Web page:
For those unfamiliar, Blindspot‘s premise is this: a woman covered in fresh tattoos is found naked in Times Square. She has no memory of who she is or how she got into the duffel bag she was found in, or why one of her tattoos is the name of an FBI Special Agent.

Following the structure of most big-4 TV network shows, each episode includes a episodic plot and an serial plot. In this instance, the serial plot – that Jane Doe’s tattoos will eventually reveal not only her identity but also why she was covered in them and delivered to the FBI – is fed by the episodic plot – that each tattoo is the clue to some urgent, criminal or national security situation.

The urgent, action driven nature of the episodic plots:

  • a disgruntled ex-pat Chinese chemist makes a bomb that could kill thousands of people in New York City;
  • a paranoid, ex-drone jockey seeks to expose a secret, domestic drone program based in New York City by hijacking a drone and bombing the building that houses not only the drone program but also the FBI field office in Manhattan;
  • an international heist crew made up of ex-SEALs take over a New York City hospital in an attempt to rescue one of their own who was shot during a jewelry store robbery;

is supposed to support the more cerebral, nerdy lets learn about steganography while objectifying this beautiful woman serial plot. The episodic plots, however, strain credulity, something I was willing to overlook because 1) beautiful woman, 2) intriguing puzzle. I was willing, that is, until that strain snapped the fabric of the space/time continuum.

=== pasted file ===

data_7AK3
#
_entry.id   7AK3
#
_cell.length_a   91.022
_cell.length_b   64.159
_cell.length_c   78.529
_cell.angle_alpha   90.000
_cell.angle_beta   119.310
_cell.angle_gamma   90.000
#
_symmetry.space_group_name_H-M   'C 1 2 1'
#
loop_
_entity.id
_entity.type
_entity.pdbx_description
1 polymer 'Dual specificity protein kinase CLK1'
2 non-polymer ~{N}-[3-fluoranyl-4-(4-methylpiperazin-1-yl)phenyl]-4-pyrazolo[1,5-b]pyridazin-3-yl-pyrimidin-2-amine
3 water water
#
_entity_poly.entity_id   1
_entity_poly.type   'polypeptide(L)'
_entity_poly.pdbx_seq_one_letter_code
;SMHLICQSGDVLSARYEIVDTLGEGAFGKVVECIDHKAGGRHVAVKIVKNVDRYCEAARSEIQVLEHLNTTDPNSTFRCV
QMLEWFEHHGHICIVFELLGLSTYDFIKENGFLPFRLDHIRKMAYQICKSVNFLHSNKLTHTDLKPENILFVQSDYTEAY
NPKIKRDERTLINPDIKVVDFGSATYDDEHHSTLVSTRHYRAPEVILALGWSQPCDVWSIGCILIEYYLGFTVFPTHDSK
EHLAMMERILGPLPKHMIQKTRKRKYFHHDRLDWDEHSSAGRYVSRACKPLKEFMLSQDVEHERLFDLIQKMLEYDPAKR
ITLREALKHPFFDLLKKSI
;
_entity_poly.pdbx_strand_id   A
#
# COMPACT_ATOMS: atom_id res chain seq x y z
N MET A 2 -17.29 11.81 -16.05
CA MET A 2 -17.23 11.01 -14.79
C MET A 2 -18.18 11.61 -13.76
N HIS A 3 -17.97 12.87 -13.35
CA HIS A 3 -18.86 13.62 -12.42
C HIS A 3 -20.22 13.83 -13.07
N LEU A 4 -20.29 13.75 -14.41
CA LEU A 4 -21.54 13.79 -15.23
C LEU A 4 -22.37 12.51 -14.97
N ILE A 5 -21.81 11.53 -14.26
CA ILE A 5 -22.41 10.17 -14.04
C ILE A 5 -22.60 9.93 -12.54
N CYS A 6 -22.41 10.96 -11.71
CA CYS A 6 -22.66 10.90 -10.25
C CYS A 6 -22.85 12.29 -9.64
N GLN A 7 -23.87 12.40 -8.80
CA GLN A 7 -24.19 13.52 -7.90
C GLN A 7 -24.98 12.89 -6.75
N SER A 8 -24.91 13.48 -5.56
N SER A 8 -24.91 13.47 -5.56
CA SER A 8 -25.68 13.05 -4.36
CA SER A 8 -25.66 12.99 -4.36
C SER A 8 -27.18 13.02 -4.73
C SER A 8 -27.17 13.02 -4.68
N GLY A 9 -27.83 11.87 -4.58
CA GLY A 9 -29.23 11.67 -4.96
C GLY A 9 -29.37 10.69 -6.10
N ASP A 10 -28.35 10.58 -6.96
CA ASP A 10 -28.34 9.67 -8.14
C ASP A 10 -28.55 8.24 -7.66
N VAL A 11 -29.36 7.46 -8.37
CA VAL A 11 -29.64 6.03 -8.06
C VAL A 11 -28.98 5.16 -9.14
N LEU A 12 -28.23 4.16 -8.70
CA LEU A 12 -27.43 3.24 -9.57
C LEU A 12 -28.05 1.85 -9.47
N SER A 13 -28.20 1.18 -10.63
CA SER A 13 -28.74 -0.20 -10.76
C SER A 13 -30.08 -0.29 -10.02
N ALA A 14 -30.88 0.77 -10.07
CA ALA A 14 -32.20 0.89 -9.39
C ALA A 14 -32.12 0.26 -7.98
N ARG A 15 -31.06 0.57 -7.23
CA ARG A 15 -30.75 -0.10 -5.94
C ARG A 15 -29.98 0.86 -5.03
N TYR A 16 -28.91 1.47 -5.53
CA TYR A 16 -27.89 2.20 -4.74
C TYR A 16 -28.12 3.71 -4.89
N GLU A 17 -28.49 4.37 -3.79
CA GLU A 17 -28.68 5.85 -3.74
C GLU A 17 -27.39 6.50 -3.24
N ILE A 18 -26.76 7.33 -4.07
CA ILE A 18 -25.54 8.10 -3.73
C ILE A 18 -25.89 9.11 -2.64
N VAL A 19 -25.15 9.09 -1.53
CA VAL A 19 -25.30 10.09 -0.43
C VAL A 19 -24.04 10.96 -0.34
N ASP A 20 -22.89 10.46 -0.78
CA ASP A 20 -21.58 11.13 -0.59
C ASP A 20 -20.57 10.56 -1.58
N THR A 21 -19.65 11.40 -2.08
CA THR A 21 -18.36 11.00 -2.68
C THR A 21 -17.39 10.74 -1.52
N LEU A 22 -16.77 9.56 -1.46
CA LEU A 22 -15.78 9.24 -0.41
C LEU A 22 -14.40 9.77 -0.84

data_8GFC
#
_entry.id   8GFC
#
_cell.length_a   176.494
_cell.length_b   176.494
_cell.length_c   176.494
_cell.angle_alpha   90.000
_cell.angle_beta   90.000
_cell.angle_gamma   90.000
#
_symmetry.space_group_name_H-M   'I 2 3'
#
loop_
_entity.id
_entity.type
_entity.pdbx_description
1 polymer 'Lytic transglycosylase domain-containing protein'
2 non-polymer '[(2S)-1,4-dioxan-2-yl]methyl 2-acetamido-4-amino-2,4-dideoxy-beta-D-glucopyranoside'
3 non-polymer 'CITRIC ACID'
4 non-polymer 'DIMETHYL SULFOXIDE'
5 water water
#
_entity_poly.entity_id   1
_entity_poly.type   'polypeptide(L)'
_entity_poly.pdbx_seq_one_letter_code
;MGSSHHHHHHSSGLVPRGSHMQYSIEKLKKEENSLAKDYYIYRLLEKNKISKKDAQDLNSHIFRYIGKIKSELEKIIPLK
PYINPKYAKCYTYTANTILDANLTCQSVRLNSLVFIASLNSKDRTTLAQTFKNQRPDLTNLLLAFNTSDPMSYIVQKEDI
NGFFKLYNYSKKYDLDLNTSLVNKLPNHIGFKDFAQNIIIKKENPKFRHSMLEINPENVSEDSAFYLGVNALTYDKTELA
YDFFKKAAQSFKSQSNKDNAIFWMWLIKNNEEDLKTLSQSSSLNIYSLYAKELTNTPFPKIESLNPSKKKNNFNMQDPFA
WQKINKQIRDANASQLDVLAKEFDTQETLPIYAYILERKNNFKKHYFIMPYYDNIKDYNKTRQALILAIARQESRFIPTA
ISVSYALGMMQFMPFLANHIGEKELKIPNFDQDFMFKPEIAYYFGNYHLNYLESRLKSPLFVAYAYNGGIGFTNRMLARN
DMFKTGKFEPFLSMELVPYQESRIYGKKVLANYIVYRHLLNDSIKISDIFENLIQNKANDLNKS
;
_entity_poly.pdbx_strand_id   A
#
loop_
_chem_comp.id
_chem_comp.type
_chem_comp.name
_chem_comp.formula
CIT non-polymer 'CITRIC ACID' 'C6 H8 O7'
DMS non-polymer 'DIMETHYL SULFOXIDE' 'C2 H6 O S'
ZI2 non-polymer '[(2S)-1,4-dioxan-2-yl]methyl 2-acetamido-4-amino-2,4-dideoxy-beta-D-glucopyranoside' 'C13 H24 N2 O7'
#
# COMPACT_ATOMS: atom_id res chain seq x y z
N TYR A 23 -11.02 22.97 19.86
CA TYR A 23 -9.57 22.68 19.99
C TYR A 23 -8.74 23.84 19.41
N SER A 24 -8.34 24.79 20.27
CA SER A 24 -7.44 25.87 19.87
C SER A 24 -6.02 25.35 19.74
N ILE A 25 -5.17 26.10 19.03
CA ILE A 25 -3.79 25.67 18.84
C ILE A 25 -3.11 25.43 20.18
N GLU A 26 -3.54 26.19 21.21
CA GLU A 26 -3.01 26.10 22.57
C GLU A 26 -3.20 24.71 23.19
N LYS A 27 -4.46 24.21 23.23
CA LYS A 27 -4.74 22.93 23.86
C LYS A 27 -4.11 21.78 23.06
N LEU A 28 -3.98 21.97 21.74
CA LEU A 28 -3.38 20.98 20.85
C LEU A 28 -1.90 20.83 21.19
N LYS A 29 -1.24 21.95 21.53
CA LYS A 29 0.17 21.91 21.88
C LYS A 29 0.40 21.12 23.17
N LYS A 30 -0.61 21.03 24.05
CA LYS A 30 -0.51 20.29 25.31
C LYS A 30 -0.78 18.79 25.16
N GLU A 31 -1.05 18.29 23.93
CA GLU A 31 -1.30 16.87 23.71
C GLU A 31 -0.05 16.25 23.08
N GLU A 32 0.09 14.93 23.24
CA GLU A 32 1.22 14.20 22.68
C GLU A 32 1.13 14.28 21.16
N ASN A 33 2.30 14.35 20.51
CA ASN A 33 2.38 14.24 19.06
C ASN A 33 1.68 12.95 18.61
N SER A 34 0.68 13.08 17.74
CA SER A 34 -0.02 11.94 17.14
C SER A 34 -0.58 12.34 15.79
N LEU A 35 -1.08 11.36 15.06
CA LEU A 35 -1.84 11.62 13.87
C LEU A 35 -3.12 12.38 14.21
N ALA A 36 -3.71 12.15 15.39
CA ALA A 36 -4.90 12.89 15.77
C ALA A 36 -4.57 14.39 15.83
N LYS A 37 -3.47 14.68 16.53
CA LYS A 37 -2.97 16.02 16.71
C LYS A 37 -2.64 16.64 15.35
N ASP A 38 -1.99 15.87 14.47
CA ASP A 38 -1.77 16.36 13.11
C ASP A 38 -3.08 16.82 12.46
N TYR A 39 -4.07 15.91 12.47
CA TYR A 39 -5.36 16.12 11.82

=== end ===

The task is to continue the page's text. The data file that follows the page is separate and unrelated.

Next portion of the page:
[WARNING: HERE BE SPOILERS]

[Read more…]

The stroller isn’t the problem (an open letter)

Dear men in urban environments and in grocery stores,

Standing behind it and pushing the stroller or the grocery cart doesn’t make you look less manly.  You look less manly by standing beside the stroller or grocery cart and pushing it with one hand. It is your very standing beside it that tells the rest of us you care about how manly you look which in and of itself makes you look less manly.

Please think about this before you block the entire sidewalk or grocery store aisle.

Sincerely,

Every urban pedestrian and grocery shopper ever.

Less Science in our Science

YEP. (Via @sciencealert)

A photo posted by AsapSCIENCE (@asapscience) on

Science doesn’t always require a lab coat

There’s a huge push in the U.S. these days for STEM – Science Technology Engineering Math – education, as if the only thing you need to be a successful human being is the ability to program, build a bridge, or solve the quadratic equation.

One thing that is good about this push is the emphasis on science. We need more science in a country that has a Creation Museum that posits with no irony whatsoever the idea that dinosaurs and homo sapiens lived simultaneously. The bad thing, though, about this devotion to science is that there’s too much science in it.

A key component of science is the experimental method:

  1. Try something
  2. See what the outcome is
  3. Judge the outcome as desirable or not desirable
  4. Note the conditions under which you tried something
  5. Repeat if necessary adjusting and noting the conditions you adjusted until you achieve a desirable outcome
  6. Once a desirable outcome is achieved, attempt to replicate those conditions every time you do that something.

The thing about this method is it works across every thing you do in life, even things like cooking and team sports that don’t meet the strict -ology definition that characterizes science. The harm in restricting the experimental method to things that are strictly science is how it shackles us to the idea of perfection.

I’m skipping my first curling team this year and it’s a huge learning experience. The first thing my Vice, who has been playing three times as long as I have, asked me was if I knew the best way to learn. By failing. The experimental method takes the stigma out of that failing and lets failing become learning, something we also need more of to be successful human beings.